Tuesday, August 10, 2021

Glad That's Over.....!

 Got the Radio Room fan installed on Sunday, and the Dining Room fan installed today.

The RR fan is a Hunter, and was made and packaged better, with FAR better instructions, than the DR fan.

Radio Room:

I have two of the three bulbs loose in the socket as otherwise it's too bright. That'll do until I either get some lower wattage bulbs, or a dimmer installed.

Dining Room:

This one was made by "Parrot Uncle" (who?) and had cheaper hardware, a weird angled ceiling mount which involved some re-engineering of the hardware, and the lamps are type "G-10" LED, and a royal PITA to get installed in the sockets. It's a two-pin lamp base that looks like an old florescent lamp starter can, and they barely fit in the socket.

BUT.....they're hung, they work, and SLW is happy with them.


22 comments:

  1. It doesn't matter who made it, they're a PITA.
    Good onya for gittiner done

    ReplyDelete
    Replies
    1. Dining room was bad because it's a 10' angled ceiling. Hard to work way up on the ladder, but yeah, we got 'er did!

      The Hunter fan was a piece of cake...

      Delete
  2. I've had good success with Harbor Breeze. The 'cheap' contractor versions are actually nice, easy to install and come with good lamps.

    ReplyDelete
    Replies
    1. If we buy any more, and I doubt it, we'll get Hunter fans.

      Delete
  3. I installed my fans 20 years ago. I hope I never have to change them. Yours looks nice.

    ReplyDelete
  4. The bedroom and the kitchen fans both have standard sockets and the wireless dimmers that came with them work well.
    We found out that not every LED can be dimmed no matter what the box says.

    The LED track lights in the computer room were a different story.

    The original LED lights were an integral LED and a couple of them failed.
    Replacements weren't available, but I was able to get a fixture that looked very much same and put a G-10 bulb into the new fixture.
    The bulbs came with a plastic tool that made installing them a lot easier than my fumble finger attempts.

    They look nice and it's good to have more light than you need.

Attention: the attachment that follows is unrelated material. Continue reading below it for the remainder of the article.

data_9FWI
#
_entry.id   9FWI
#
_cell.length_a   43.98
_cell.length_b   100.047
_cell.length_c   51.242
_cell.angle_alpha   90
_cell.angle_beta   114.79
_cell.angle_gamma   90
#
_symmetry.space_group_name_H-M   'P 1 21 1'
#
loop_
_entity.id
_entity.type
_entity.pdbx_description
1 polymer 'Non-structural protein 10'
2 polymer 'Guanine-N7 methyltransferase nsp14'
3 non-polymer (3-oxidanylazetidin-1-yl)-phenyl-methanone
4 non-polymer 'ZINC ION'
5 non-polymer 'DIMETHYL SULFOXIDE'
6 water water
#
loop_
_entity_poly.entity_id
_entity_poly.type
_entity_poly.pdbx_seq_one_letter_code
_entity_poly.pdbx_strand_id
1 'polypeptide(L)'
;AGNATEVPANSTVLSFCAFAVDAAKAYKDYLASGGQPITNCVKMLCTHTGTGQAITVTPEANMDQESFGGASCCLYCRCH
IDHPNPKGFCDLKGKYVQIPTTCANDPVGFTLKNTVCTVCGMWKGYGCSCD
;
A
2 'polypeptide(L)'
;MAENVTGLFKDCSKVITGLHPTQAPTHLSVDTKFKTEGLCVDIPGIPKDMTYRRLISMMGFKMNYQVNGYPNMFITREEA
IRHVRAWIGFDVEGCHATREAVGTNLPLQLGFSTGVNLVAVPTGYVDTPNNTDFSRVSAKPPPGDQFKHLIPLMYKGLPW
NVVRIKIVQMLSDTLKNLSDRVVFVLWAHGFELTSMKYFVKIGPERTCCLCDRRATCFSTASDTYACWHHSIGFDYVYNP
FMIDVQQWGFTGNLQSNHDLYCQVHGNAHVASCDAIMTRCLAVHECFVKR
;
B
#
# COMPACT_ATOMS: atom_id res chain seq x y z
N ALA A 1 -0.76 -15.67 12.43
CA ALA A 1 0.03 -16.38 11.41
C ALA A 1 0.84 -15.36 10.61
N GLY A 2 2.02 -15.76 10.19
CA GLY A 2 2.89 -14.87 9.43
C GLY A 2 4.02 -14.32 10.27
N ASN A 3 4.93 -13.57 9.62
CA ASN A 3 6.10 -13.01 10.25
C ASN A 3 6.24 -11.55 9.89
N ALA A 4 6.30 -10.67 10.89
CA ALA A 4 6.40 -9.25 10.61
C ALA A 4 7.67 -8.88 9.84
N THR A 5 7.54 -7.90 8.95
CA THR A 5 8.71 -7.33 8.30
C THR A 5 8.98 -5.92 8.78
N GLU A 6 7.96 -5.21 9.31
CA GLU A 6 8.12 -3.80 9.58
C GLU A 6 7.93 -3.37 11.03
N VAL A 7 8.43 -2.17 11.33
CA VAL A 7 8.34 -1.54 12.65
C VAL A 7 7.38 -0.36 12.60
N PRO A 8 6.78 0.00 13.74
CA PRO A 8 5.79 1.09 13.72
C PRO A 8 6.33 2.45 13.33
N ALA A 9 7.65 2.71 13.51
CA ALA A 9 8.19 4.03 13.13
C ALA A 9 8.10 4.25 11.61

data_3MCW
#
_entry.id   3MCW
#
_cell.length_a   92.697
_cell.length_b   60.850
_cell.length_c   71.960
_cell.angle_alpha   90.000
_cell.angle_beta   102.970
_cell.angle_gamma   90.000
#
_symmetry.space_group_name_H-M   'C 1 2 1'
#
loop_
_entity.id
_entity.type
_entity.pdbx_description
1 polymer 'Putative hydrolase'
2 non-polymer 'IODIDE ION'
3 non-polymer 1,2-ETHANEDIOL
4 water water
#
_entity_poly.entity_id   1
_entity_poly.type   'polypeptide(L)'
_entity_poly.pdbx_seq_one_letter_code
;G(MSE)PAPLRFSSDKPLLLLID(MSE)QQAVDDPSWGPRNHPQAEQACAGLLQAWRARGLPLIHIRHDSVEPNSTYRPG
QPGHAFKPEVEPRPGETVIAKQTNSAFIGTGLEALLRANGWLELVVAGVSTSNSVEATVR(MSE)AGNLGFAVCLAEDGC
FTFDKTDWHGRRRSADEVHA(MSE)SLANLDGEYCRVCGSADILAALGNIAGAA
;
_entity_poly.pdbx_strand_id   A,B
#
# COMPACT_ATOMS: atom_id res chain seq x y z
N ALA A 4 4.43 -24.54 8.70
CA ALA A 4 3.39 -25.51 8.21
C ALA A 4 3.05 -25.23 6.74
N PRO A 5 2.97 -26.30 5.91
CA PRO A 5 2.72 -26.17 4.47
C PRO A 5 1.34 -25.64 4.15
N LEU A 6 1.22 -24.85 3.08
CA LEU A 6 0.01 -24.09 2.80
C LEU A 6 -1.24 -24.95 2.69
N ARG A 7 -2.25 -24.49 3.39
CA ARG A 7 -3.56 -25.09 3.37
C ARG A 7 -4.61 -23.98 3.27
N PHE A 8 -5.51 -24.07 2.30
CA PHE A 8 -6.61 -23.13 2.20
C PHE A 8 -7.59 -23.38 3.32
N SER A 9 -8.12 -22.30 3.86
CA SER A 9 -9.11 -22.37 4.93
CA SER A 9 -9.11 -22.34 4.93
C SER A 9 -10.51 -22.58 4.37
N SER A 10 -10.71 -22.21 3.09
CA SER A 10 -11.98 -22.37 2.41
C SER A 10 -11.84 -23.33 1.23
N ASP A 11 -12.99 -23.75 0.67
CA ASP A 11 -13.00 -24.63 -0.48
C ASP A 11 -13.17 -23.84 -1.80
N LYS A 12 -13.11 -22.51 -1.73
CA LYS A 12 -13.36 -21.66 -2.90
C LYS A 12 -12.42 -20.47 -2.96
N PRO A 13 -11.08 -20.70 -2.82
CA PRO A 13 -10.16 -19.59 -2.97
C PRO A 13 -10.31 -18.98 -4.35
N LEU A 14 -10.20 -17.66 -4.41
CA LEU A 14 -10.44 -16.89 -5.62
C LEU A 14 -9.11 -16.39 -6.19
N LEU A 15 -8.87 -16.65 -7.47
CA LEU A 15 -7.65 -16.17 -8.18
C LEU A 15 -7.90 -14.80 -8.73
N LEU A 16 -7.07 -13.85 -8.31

ReplyDelete
    Replies
    1. My son had to replace some of the G-10's at his Mom's house. Hew said they came with a little tool (suction-cup-on-a-stick, like an old valve lapper) that made it easier.

      Delete
  5. My ceiling fan only has one circuit, so my guess is that the dimmer and motor coils would not play well together. Philips makes a dimming LED bulb that works without a dimmer. You cycle the power and the bulb steps through 3 brightness levels.They're spendy in stores, but if you online order a multipack, the price is about half of the stores.

    ReplyDelete
    Replies
    1. Our ceiling fans back in Long Beach were on one circuit with dimmers. They actually worked on the fan, but no idea what these current manufacture fans would do.

      Delete
  6. G-10. My apartment has them and replacements are hard to find. Lowes didn't have them but Home Depot did. $12 for two ouch!

    ReplyDelete
    Replies
    1. Didn't know they were that $$$. I know I'll look closely at any future lights we buy to make sure they DON'T use that bulb!

      Delete
  7. Congratulations, drjim. God bless.

    ReplyDelete
    Replies
    1. Thanks, Linda. I'm just happy they work, haven't come crashing down, and it's two items out of the "Job Jar"!

      Delete
  8. You are going to regret having two fans that require different light bulb bases...
    AMHIK

    ReplyDelete
    Replies
    1. HAH! It's like having too many calibers. The Radio Room fan takes standard "lightbulbs". If I would have known the Dining Room fan had these things I would have requested she find another one she liked.

      Delete
  9. All that matters is that the SLW is happy!

    ReplyDelete
    Replies
    1. Finally read all of the responses above. My 8 months at Lowe's led me to find out that some dimmers are not compatible with LED bulbs. I don't know what the circuit difference is but the fact was plainly listed on the dimmer packaging (some boxes, some bubble packs). YMMV

      Another thing I found out in practical use is that the LED dimmers have a control (potentiometer, I almost typed just pot as I know that you would know but some other readers wouldn't) that adjusts for the minimum brightness. It is on the front and is hidden when the wall plate is put on.

      Delete
    2. The dimmer on the dining room fan doesn't seem to do anything. I turn it down...nothing. Turn it down some more...nothing. Turn it down even further, and the fan stops, but the bulbs stay on.

      Nothing on the little chinnesium boxes to indicate "dimmable".

      Weird.....

      Delete
    3. OH....and some of the LED bulbs make a lot of radio racket. From HF all the way through VHF. I tune into a weak station on the FM stereo in the basement, and as soon as I turn on some of the lights in the basement, the signal gets noisy, and drops out of stereo.

      Delete
    4. My undercabinet led tape lights put out so much RF that AM broadcast is unreadable in the car in the driveway (next to the kitchen). It's something to do with the PSU because running them off a linear psu has them silent on RF.

      nick

      (and the switching psu is supposed to be shielded commercial grade, in a metal box. I paid extra for that. IT might be, but the strips act as antennas...)

      Delete
    5. Yeah, some of these things are World Class RFI generators. They have little to no filtering on the AC side, and the same on the DC side. And all too often Conducted RFI turns into Radiated RFI as soon as it hits some open wires.

      Delete

Keep it civil, please....

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